The marathon to open borders – starting well doesn’t guarantee success

Asia falls behind, Middle East pushes ahead, EU and US open up, Australia urged to have “courage”

IT truly is
a marathon race. Just because you started off well doesn’t mean you’ll stay
ahead at whichever stage of the race and at this juncture, countries such as
Singapore and Taiwan, which did so well in containing the infections have
fallen behind.

The rise in community infections in both island states have left authorities scrambling to contain it and tighten restrictions on movements. For the travel and meetings industry in Singapore, it has been blow by blow. First The World Economic Forum, the event that was meant to herald a return to some semblance of normal, was called off.

To me, this
is not just a setback to Singapore but the world at large. This is the
statement given by WEF, “Regretfully, the tragic circumstances unfolding across
geographies, an uncertain travel outlook, differing speeds of vaccination
rollout and the uncertainty around new variants combine to make it impossible
to realize a global meeting with business, government and civil society leaders
from all over the world at the scale which was planned. This is despite the
excellent support provided by the government of Singapore.”

This signals a lack of confidence by world leaders in the containment of the pandemic to allow them even to convene in what they feel is a safe manner.

Then the Shangri-La Dialogue, set for June 4-5, was cancelled, with organisers of the annual defence summit citing “the deterioration of the global Covid-19 situation”. On the day WEF announced its cancellation, the International Institute for Strategic Studies (IISS) had said it would go ahead and had said it believed in the role of  “face-to-face diplomacy” to solve global problems.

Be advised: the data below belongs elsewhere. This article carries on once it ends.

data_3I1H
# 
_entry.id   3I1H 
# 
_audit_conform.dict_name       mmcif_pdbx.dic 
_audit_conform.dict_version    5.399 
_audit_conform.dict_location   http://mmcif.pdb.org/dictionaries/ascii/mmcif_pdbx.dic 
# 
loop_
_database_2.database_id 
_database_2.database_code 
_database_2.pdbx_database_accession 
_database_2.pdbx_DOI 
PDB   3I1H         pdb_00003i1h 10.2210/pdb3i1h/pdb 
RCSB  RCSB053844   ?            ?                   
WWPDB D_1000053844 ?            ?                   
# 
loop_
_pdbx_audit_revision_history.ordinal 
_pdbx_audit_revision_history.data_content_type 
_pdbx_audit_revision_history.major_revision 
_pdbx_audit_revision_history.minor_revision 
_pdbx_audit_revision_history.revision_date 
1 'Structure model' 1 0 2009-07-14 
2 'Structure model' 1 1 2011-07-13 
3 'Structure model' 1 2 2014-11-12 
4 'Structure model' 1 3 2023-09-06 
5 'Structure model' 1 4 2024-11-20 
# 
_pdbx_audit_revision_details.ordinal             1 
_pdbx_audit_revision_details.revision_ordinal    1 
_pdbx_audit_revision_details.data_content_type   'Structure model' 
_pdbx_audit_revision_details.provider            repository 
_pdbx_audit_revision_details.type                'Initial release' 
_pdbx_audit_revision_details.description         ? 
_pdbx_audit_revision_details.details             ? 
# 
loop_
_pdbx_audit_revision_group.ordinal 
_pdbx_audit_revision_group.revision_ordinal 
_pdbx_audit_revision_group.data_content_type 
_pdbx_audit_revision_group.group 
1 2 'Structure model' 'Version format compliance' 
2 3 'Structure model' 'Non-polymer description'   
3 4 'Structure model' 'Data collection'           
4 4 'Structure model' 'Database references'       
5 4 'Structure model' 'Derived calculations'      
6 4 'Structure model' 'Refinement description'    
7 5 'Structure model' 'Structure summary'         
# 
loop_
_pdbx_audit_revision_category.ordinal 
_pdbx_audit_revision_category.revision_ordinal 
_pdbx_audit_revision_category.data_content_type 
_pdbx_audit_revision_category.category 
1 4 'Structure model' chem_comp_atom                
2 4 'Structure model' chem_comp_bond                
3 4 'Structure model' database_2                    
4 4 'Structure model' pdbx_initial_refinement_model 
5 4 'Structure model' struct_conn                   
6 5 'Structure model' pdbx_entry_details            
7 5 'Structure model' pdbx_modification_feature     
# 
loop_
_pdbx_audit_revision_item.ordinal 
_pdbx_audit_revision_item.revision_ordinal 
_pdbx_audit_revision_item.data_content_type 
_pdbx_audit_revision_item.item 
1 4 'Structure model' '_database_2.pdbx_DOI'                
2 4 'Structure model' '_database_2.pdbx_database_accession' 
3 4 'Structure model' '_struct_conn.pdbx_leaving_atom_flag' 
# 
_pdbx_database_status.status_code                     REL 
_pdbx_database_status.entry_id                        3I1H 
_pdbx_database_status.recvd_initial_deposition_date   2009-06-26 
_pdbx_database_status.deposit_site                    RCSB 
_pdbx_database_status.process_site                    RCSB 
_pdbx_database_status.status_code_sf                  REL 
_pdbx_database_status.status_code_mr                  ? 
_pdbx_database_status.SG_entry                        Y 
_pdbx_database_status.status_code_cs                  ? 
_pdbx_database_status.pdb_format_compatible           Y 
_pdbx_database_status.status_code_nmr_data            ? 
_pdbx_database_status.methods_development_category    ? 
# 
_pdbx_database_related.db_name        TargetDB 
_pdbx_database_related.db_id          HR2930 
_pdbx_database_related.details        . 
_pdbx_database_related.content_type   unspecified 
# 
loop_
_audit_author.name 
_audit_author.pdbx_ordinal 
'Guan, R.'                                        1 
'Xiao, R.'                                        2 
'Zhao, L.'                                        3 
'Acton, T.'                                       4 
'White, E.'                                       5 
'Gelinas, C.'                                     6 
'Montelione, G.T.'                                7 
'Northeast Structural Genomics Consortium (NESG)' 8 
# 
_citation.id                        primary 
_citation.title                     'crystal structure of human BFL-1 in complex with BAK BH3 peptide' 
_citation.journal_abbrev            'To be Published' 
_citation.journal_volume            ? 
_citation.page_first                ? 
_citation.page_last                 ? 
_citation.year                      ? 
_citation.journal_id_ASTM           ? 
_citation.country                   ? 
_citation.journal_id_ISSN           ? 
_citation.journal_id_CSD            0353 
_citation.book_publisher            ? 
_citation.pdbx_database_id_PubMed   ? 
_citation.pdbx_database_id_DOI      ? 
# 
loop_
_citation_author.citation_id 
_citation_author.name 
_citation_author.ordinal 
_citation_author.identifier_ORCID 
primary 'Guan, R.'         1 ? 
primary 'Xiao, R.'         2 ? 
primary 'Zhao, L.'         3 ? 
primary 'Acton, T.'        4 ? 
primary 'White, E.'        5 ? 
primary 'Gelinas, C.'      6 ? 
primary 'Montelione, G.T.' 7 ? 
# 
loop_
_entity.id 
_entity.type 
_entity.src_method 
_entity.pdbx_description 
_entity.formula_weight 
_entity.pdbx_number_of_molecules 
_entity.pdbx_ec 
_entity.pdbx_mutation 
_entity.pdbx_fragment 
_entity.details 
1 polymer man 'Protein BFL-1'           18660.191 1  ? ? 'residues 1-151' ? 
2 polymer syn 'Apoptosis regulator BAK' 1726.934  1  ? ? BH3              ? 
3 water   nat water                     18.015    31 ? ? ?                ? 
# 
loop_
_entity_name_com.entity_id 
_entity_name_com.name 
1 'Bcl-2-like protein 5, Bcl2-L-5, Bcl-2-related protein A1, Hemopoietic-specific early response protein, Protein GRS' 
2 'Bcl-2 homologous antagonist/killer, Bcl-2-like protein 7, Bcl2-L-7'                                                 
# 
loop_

“We continue to hold successful face-to-face events, including the IISS Manama Dialogue in Bahrain, which was convened in 2020, and will take place again on Nov 19 to Nov 21, 2021,” it was quoted in this report.

The rise in community infections in Singapore has led to the cancellation of The World Economic Forum and the Shangri-La Dialogue scheduled to be held in the city-state. (Image credit: StockByM/Getty Images)

And let’s
not even talk about the Singapore-Hong Kong bubble which has burst for the
third time, showing the challenges of opening for countries in Asia which have
gone for a “no or low risk” strategy.

Industry
players in Singapore are putting on a brave face but you can tell they are
disappointed and disheartened. It’s been a slow, painful climb back up to
“normal” since last year and just when there was light, it’s darkened again.

Physical
corporate events were returning, so were industry events, beginning the slow
creep back. But the uncertainty of this crisis and the suddenness with which
things change will make corporations and organisers wary of planning too far
ahead. With scant resources, you don’t want to be planning for something that
may or may not happen, you’d rather hedge your bets on business continuity and
that for now is virtual.

During the
UFI Asia Pacific Congress yesterday, I moderated a corporate travel and
meetings session in which Singapore-based Benjamin Concepcion, Global Head of
Travel Operations, Novartis Business Services, Global Procurement, said the
company had invested in Teams to expand the number of people that can be on
Teams from 25-30 to 1000, with good user experience. It’s invested in tech